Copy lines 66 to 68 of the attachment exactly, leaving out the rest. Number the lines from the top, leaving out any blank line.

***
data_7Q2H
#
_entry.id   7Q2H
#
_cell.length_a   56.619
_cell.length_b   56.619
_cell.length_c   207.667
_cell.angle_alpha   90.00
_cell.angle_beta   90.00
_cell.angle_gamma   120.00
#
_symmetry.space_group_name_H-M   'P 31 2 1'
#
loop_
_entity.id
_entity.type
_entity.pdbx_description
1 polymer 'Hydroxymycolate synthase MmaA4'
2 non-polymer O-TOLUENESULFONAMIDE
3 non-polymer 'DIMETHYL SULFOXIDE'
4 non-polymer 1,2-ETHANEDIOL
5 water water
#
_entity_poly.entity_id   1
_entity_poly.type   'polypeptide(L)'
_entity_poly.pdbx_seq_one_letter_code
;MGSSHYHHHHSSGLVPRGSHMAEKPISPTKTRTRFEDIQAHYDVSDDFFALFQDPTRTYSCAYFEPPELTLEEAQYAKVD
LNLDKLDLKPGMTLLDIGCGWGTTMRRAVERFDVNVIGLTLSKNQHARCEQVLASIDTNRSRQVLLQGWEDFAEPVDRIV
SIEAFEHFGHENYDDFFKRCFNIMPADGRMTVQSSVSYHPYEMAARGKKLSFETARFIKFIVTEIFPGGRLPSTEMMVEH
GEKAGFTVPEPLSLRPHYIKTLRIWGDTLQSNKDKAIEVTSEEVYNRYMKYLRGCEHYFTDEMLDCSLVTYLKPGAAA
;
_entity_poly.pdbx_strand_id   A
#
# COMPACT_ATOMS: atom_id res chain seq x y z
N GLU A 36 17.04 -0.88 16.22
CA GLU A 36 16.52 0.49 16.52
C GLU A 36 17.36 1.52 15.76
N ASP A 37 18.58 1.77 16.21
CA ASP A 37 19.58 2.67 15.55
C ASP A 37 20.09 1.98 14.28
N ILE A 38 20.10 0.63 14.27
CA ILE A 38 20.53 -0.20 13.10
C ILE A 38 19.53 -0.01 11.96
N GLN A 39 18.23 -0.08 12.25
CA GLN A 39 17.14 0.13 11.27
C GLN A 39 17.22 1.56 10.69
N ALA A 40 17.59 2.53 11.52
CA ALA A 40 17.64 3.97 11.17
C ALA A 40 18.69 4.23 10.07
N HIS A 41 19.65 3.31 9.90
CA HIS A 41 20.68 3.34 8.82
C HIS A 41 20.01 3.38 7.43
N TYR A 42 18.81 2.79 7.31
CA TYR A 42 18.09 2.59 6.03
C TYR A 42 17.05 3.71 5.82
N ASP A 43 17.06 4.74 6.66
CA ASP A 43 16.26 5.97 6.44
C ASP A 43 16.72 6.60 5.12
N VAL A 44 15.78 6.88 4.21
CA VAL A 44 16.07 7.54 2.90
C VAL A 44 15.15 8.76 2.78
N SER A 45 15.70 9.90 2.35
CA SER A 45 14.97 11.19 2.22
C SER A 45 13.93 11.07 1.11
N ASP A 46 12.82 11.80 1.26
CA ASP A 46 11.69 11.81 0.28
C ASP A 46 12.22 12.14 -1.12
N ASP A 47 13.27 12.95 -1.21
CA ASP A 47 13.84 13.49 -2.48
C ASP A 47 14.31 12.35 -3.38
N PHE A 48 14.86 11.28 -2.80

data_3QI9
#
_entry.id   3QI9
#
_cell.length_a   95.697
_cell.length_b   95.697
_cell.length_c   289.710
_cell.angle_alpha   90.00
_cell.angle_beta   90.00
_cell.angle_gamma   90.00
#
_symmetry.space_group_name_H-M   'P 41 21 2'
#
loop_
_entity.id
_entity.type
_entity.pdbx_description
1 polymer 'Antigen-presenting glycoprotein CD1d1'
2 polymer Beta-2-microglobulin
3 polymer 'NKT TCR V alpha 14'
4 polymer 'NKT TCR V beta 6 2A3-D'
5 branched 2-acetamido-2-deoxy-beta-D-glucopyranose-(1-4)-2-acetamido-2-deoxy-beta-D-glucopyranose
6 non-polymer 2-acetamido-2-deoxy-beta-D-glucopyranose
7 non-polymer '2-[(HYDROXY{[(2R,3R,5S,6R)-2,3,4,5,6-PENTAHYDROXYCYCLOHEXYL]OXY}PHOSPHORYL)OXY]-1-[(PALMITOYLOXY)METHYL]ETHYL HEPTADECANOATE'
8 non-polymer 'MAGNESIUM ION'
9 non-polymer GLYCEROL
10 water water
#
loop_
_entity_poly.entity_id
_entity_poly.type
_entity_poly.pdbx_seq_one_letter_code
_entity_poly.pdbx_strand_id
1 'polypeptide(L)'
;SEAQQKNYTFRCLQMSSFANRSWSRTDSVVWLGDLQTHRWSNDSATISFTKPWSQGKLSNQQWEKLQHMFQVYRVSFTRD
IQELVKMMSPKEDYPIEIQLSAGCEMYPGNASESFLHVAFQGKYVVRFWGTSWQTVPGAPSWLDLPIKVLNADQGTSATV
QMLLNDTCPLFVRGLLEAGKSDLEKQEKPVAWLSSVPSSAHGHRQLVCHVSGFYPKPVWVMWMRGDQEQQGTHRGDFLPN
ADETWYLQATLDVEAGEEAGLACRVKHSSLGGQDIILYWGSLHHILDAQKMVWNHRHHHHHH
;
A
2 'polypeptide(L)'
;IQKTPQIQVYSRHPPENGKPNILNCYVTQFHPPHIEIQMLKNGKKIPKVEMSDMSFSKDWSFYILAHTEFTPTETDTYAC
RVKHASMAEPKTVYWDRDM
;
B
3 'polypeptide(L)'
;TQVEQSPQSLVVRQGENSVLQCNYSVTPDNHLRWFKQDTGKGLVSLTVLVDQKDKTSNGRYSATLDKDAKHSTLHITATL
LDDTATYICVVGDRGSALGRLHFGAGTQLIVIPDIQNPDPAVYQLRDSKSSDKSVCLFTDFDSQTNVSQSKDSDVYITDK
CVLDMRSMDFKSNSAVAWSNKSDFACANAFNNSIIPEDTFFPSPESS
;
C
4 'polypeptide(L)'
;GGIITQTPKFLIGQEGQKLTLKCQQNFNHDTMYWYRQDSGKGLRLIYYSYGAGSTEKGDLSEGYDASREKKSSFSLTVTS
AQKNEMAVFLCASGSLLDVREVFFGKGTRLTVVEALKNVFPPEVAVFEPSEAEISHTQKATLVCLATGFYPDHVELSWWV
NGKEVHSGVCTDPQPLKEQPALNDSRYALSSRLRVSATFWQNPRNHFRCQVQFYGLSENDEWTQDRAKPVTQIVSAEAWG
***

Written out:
CA ASP A 46 11.69 11.81 0.28
C ASP A 46 12.22 12.14 -1.12
N ASP A 47 13.27 12.95 -1.21